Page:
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Tina Fey goes to war; Judy Hopps goes to Zootopia and cultures clash in the Amazon

Also a Norwegian disaster movie, The Wave, machine gun attacks in London Has Fallen and a killer barber in The Legend of Barney Thompson

Vancouver’s newest theatre is now open. Marine Gateway, at Marine and Cambie, is classy, state-of-the-art and great looking, with about the same capacity as Scotiabank downtown.  I got to see it at a media preview this week.

The main floor has eight theatres, one of them a premium AVX auditorium, and a huge lobby and concession.

 Upstairs there are three VIP theatres where you can order food and drinks brought right to your seat. That includes alcohol so no minors are allowed. The seats are large, leather covered and slightly reclining with extra legroom. You pay twice as much as downstairs which I don’t think is worth it but it does work at two other locations, Coquitlam and Abbotsford.

And, I wondered, how long does The Park Theatre at Cambie and 17th have now that Gateway is open? The lease is up next month but Jason de Courcy, the Cineplex vice-president for western Canada, assured me that the company intends to keep operating The Park. “I love single-screen theatres,” he said.

In an unrelated note, the annual Women in Film Festival opens at the VanCity Theatre on Tuesday and runs for five days. Next week I’ll review a special film playing near the end but you can read about them all at

And these are new in theatres today …

Whiskey Tango Foxtrot:  3 stars

Zootopia:  4 ½

Embrace the Serpent:  4

The Wave:  3 ½

London Has Fallen:  2

The Legend of Barney Thompson:   2 ½


WHISKEY TANGO FOXTROT: Tina Fey’s wartime excursion to Afghanistan is at times funny, often playful and generally well-written and acted. And yet there’s something insubstantial here. It hardly justifies the WTF implied in the title. The humor is too gentle and not black enough. And the source book’s reflections on war in general, and that war in particular, are reduced to one-line comments.  What we do get we’ve seen before:  western reporters huddling, partying and comparing notes as they cover a conflict they don’t quite understand. It’s smart and entertaining but could have been much more.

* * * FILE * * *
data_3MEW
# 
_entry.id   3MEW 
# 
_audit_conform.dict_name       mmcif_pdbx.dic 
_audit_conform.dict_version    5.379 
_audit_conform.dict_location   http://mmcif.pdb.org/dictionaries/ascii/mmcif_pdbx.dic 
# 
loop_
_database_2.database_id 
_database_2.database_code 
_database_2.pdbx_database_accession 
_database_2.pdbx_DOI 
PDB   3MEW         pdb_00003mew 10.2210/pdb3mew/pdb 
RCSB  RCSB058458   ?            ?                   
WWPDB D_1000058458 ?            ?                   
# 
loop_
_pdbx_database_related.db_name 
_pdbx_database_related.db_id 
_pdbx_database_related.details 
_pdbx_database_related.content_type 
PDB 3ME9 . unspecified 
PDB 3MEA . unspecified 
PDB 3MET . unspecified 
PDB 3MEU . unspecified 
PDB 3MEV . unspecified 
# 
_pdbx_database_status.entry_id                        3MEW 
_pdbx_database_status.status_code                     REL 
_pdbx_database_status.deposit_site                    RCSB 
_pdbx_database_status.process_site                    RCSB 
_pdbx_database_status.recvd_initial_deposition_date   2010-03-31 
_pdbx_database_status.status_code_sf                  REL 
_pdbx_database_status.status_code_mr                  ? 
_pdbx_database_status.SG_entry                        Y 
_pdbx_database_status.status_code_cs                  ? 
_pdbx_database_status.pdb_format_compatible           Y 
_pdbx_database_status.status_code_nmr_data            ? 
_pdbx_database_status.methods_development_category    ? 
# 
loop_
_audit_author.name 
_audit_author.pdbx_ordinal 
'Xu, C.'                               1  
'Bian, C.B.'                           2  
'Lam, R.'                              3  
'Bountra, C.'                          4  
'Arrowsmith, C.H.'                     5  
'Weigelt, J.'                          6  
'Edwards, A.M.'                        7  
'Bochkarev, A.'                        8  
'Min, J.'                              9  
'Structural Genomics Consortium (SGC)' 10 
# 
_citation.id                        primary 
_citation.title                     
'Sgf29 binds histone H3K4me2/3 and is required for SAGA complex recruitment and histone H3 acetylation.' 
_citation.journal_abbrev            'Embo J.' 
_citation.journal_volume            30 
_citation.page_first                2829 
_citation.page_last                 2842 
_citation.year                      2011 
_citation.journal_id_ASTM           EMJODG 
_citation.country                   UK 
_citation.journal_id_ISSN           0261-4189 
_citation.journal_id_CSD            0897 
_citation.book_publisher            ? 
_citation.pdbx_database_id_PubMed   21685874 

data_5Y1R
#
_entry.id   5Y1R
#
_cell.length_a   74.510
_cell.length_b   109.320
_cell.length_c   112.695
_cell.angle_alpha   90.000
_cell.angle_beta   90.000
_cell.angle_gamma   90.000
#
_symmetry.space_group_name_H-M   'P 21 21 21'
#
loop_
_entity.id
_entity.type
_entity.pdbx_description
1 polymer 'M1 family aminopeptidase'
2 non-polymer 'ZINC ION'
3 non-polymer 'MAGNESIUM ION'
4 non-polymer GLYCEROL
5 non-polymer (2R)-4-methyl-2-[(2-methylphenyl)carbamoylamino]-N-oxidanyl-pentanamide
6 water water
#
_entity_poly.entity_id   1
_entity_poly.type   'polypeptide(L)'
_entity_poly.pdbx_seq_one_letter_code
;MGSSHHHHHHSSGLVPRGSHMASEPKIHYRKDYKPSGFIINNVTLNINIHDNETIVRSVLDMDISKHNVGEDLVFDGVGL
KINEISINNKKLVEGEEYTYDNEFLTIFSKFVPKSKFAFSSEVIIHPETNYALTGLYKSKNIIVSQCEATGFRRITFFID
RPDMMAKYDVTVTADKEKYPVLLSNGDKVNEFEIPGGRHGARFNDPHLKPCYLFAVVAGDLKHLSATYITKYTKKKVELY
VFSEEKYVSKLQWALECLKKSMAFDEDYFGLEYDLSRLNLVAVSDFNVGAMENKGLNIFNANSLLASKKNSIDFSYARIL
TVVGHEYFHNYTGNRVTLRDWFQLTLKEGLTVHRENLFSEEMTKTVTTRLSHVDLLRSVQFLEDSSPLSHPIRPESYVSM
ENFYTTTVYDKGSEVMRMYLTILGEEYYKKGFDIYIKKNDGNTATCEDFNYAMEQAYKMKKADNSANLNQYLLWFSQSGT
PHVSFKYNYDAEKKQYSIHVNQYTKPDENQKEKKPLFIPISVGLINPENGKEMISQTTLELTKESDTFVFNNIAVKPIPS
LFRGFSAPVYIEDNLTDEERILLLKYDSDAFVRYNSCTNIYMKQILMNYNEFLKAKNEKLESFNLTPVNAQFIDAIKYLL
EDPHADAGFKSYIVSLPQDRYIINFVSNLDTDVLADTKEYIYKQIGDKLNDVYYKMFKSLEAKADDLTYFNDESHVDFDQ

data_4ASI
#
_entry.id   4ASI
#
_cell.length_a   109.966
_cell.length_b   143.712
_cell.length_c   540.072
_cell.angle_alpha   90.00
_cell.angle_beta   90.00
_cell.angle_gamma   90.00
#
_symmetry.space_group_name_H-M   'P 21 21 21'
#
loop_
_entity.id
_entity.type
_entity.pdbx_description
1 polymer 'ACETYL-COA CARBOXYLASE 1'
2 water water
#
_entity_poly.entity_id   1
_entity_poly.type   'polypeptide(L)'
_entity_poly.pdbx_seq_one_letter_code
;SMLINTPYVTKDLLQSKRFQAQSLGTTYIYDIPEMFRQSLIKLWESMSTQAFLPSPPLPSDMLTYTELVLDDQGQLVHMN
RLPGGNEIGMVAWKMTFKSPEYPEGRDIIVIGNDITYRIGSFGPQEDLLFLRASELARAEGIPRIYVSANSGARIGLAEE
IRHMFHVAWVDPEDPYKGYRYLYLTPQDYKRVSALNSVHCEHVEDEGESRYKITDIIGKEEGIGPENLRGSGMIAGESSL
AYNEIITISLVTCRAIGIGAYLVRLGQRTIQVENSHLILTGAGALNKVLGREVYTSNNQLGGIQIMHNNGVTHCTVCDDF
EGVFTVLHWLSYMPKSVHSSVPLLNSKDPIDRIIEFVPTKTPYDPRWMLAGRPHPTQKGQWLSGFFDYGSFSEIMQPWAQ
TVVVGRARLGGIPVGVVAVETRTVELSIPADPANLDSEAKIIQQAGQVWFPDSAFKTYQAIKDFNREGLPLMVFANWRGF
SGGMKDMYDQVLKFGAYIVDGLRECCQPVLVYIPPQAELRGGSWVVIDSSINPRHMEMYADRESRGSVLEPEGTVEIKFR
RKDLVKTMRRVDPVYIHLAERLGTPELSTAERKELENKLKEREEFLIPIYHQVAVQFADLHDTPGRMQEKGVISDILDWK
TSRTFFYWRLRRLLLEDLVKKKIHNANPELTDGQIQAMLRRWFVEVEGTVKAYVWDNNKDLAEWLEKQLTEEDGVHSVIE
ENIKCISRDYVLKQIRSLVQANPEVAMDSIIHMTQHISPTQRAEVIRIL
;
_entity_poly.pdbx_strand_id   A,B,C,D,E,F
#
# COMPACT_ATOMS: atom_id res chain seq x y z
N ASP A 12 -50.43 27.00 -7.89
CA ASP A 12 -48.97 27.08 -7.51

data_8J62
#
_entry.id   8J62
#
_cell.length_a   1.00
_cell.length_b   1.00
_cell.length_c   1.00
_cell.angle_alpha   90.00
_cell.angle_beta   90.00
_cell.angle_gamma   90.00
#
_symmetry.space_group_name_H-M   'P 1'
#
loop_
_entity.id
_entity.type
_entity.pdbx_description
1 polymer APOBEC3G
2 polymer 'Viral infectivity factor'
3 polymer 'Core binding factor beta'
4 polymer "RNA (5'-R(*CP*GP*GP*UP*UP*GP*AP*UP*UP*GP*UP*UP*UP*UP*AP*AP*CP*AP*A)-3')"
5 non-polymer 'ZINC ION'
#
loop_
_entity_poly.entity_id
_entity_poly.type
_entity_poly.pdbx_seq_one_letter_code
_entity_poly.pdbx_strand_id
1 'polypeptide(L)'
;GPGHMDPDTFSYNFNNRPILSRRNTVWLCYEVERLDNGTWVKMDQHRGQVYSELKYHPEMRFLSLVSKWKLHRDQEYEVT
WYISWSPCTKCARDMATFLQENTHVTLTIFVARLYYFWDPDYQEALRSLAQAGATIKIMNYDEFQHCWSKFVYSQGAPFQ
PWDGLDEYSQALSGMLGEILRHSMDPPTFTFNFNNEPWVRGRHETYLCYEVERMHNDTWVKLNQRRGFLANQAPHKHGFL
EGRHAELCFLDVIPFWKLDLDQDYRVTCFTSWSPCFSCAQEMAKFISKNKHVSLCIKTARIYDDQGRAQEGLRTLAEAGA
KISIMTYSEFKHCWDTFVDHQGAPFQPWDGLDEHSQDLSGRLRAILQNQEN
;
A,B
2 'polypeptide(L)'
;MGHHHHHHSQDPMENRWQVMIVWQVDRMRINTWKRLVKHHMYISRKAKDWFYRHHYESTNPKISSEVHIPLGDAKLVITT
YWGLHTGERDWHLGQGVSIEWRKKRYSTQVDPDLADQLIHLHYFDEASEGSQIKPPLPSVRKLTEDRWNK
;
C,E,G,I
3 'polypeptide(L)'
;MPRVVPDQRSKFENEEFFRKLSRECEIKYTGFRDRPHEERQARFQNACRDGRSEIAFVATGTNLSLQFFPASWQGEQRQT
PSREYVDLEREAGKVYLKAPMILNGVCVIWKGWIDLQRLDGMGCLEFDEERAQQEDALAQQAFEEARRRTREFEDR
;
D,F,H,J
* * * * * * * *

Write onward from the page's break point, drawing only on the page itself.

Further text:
Tina plays Kim Barker who was in Afghanistan for five years as the bureau chief for a Chicago newspaper. The film has her as a rookie TV reporter from New York and keen to make her mark in a man’s world. That’s a Tina Fey specialty and she delivers.  We get risky battle coverage  and amusing scenes encountering  locals, standing up to a US Marine commander (Billy Bob Thornton), romancing a photographer (Martin Freeman) partying with an experienced reporter (Margo Robbie) and resisting the advances of an Afghan politician (Alfred Molina). But the film is soft on her growing cynicism about the war and the conduct of the U.S. and her own qualms about the adrenaline rush she’s growing to like in the war zone. It's what made her leave and go back home.  An old book review said she saw herself as sort of a Tina Fey character. The script doesn’t have Tina as enough of a Kim Barker character. (Gateway, 5th Avenue, International Village and suburban theatres) 3 out of 5 

ZOOTOPIA: This is one of the best animated films ever from Disney. It’s just as entertaining for adults as it is for children without pandering to either. Kids will like the basic story, a female rabbit who strives to rise above her place, leave her parents’ carrot farm and join the police force in the city. Parents will delight in the film noir mystery that she gets involved in and the intelligent take on real issues like prejudice and fear-mongering leaders. There are cultural references that are actually witty not ham-handed as in so many other films like this. There’s a terrific Godfather spoof, a mayor’s affirmative action program called a “mammal inclusion initiative” and in a very funny scene an encounter with some very slow office clerks.

More in New Movies

Disney wildlife times two, a blast at American politics and a traumatic teen drama

Also a couple of small but amiable comedies, one of them Canadian

More streaming ideas take you to Brazil, low-life China and two Jesse Eisenberg films

As well as a cleverly-plotted trip to Barcelona thanks to Netflix

Movie theatres are shut down, so what’s streaming?

Some modest recommendations and stay for the last one, an alarm about what has happened to the internet.
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